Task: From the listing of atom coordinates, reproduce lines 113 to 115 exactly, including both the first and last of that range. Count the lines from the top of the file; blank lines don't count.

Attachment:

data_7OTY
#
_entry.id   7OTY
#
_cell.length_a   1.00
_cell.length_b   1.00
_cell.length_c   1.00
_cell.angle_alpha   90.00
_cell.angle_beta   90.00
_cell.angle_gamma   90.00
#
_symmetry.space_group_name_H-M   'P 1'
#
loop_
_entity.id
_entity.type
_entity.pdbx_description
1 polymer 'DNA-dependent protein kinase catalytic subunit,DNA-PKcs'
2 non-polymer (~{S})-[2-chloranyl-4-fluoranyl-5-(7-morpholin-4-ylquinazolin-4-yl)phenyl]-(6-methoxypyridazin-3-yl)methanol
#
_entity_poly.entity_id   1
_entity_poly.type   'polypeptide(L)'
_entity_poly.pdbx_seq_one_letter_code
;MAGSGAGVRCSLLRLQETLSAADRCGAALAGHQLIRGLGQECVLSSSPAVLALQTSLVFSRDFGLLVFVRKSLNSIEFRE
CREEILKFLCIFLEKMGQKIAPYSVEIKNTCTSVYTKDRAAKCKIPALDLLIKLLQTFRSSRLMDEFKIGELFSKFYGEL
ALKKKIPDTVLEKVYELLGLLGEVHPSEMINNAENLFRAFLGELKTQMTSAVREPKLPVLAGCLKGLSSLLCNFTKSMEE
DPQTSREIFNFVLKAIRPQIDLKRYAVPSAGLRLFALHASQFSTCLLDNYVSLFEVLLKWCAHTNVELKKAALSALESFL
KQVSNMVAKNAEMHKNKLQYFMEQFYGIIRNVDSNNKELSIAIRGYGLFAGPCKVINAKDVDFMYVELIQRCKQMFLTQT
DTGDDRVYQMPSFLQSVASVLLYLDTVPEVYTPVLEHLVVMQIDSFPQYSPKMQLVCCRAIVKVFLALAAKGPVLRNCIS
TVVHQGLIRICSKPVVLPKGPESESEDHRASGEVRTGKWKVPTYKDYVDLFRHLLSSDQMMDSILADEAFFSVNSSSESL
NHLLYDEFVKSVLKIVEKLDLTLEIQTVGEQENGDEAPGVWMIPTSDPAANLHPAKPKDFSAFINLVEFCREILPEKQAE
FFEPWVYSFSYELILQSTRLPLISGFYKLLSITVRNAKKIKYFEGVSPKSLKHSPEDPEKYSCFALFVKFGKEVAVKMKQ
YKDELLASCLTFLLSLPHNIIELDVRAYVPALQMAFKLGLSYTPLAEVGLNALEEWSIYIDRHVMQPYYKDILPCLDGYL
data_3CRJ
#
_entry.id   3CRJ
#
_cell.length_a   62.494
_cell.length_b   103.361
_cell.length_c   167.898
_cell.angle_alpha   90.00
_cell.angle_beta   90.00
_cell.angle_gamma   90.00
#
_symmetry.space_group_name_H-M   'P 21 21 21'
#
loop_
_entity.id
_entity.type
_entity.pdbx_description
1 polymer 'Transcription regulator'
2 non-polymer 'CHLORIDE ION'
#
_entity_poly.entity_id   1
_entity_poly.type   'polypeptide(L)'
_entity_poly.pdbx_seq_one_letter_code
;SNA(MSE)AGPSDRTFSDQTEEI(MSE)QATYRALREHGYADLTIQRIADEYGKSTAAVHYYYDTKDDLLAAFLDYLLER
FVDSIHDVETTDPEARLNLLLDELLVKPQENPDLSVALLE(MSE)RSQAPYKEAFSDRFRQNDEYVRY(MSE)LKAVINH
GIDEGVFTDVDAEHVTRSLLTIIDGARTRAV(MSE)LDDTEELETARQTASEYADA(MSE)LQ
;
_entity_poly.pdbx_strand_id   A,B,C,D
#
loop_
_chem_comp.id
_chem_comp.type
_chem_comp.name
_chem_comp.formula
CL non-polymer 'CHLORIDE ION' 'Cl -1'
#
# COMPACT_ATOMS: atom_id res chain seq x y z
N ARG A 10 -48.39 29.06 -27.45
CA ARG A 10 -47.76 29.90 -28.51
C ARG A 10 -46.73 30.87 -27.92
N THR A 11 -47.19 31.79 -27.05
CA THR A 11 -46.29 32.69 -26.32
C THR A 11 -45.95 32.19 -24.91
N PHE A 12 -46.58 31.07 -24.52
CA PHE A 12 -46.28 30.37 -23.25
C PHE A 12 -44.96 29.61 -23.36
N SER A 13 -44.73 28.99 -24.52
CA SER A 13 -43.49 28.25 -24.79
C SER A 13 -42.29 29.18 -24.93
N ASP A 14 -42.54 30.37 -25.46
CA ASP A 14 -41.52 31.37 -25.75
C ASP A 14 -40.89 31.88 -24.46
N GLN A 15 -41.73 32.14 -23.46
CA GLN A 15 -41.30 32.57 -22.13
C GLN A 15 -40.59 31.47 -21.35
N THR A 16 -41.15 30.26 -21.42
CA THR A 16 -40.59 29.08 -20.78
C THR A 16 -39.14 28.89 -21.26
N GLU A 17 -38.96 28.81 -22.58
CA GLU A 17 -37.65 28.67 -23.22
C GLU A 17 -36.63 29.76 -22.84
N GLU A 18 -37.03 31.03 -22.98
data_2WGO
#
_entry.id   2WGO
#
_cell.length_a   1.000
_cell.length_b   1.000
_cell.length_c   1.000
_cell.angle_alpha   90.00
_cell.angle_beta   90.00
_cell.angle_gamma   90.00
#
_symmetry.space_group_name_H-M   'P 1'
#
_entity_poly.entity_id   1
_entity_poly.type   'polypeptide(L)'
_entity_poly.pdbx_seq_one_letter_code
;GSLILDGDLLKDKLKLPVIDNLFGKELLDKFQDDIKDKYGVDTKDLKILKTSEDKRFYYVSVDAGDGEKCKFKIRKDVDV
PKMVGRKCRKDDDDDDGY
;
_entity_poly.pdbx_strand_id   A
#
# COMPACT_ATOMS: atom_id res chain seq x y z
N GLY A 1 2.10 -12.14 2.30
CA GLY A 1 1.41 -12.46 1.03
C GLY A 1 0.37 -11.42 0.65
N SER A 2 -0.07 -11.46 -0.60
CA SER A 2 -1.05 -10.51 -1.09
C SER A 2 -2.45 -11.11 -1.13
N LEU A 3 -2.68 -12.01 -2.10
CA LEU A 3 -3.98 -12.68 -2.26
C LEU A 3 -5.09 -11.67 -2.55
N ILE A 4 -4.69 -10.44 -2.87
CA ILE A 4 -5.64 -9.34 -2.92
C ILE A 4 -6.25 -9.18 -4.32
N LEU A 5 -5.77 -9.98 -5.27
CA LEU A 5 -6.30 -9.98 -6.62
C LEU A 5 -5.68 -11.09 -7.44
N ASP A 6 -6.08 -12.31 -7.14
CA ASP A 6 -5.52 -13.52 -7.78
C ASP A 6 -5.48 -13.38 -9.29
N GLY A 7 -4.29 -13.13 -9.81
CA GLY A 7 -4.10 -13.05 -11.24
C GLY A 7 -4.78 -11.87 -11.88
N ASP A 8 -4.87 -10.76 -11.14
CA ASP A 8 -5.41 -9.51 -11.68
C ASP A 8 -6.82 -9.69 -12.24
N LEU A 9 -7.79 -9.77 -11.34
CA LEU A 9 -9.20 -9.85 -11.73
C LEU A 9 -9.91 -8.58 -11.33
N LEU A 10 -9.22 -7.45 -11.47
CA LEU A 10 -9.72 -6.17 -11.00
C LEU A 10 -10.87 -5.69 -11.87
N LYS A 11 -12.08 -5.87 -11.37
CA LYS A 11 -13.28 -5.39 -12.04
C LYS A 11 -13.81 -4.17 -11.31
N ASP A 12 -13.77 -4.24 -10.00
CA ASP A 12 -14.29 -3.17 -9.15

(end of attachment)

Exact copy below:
PKMVGRKCRKDDDDDDGY
;
_entity_poly.pdbx_strand_id   A